Soldiers Use Drugs, Alcohol to Face Stress
> 8/8/2006 12:40:34 PM

Testifying before a military hearing that will decide the fate of four soldiers, Private First Class Justin Cross, from the 502nd Parachute Infantry Regiment of the 101st Airborne Division, described how many soldiers serving in Iraq pop pills and drink to deal with the day-to-day stress. Along with former soldier Stephen Green, the four men currently serving are accused of raping a young Iraqi woman and murdering her family. Another soldier has been charged with failing to disclose his knowledge of the crime.

PFC Justin Cross, who served with the men, had been called to testify about the mental states of the accused as well as other soldiers when he revealed the extent to which drug and alcohol abuse played a part in facing the stresses of war.

Troops turned to alcohol and drugs as they dealt with fears of being attacked and killed, Pfc Justin Cross said.

"It drives you nuts. You feel like every step you might get blown up. You just hit a point where you 're like, 'If I die today, I die.' You're just walking a death walk."

Later, the article quotes Cross further on the difficulties soldiers faced as part of the conflict:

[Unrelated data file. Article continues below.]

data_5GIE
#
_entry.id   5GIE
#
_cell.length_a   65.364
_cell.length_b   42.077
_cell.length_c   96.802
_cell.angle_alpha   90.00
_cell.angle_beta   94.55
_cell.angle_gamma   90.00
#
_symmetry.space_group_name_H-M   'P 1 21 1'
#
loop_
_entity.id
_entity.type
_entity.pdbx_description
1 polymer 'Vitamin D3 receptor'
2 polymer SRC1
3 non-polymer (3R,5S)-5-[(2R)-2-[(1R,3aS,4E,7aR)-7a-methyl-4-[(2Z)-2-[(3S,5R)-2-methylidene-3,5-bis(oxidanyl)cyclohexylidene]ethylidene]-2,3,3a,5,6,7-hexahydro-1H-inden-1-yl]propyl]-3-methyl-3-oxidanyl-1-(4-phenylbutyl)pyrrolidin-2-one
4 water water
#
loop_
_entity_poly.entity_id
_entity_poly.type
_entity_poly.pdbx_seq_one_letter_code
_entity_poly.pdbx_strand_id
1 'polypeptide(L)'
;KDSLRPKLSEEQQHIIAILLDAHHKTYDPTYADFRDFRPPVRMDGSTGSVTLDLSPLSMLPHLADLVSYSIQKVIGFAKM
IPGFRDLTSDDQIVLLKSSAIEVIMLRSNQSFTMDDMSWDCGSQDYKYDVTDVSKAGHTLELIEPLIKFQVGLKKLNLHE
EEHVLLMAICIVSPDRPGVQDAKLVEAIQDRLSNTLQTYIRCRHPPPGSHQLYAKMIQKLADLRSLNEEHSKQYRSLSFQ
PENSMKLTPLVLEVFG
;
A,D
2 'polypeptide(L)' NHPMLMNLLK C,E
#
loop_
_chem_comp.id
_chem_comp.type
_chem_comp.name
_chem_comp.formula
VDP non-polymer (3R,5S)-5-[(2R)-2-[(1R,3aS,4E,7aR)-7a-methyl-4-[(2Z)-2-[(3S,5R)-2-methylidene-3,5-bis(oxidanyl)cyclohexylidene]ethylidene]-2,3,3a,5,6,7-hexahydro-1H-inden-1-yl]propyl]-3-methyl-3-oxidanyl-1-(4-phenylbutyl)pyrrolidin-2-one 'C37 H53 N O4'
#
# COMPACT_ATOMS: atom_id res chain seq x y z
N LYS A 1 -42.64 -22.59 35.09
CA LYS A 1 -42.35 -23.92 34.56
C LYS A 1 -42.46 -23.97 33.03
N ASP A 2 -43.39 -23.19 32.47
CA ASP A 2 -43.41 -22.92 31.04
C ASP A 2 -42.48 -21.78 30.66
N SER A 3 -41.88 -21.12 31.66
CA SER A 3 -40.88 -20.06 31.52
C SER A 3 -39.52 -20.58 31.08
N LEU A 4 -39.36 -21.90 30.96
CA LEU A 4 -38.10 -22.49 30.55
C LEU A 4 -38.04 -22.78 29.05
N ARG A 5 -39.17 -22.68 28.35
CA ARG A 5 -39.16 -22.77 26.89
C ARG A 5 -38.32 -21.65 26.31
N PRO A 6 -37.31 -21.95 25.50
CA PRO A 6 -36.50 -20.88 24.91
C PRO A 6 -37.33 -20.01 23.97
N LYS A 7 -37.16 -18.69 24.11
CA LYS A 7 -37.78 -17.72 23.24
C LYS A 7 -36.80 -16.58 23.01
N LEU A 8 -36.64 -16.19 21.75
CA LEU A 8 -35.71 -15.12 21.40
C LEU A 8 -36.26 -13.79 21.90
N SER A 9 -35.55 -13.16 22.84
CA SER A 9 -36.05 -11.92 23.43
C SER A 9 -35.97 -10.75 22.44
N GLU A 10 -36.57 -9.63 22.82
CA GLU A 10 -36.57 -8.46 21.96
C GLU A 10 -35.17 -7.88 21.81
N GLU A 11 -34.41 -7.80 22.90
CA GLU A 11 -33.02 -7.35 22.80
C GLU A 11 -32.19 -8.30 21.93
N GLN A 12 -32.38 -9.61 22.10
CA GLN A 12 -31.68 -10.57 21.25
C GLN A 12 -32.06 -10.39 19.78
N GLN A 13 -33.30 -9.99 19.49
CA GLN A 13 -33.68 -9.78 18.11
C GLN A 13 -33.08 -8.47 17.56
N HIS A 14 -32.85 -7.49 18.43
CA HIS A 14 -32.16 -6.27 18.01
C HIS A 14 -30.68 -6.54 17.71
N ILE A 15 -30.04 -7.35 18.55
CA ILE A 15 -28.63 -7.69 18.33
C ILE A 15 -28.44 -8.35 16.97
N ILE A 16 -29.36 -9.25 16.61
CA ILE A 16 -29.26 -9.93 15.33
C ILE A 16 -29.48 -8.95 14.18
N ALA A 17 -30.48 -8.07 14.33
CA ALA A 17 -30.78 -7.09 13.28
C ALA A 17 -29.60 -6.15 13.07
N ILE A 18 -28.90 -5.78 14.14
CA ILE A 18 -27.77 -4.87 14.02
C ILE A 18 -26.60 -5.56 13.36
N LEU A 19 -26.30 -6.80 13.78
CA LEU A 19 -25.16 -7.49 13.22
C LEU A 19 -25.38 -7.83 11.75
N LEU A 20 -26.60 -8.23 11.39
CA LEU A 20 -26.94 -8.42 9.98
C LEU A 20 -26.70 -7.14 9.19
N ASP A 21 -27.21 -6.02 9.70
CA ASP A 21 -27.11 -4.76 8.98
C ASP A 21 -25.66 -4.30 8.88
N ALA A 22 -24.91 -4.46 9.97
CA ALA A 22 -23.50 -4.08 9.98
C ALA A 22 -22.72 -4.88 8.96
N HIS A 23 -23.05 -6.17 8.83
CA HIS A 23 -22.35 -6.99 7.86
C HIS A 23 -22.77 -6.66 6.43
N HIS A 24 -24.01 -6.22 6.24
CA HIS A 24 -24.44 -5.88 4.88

Cross said his unit went on long rotations outside its forward base, sometimes spending several weeks without hot food and showers or contact with family and friends.

He testified that he and other soldiers were constantly in fear and said the unit was "full of despair."

While it is important to remember that these statements reflect only one soldier's opinion, we must understand the mental health ramifications of this testimony. What Cross is describing is not merely some unrest among the soldiers, but widespread mental health problems ranging from depression to substance abuse to anxiety and stress disorders. Pfc. Justin Watt, another soldier testifying at the proceedings, also spoke about the stress and tension caused by watching comrades die. His own anxiety was compounded by the rape/murder under investigation as he felt responsible to come forward with his suspicions but feared retribution from the accused.

Unfortunately, this is not the only instance of criminal behavior by United States forces serving in Iraq. Just as we've seen how PTSD, depression and other mental health disorders can lead to tragedy upon returning to the States, it would appear as though these same factors may be driving irrational or criminal behavior in the warzone. In the case of the latter, this can only serve to create a vicious cycle that continues to feed itself. Incidents like this tragic rape/murder can only be met with more vigilant mental health treatment for the men and women who are serving abroad as well as the ones who have already returned.

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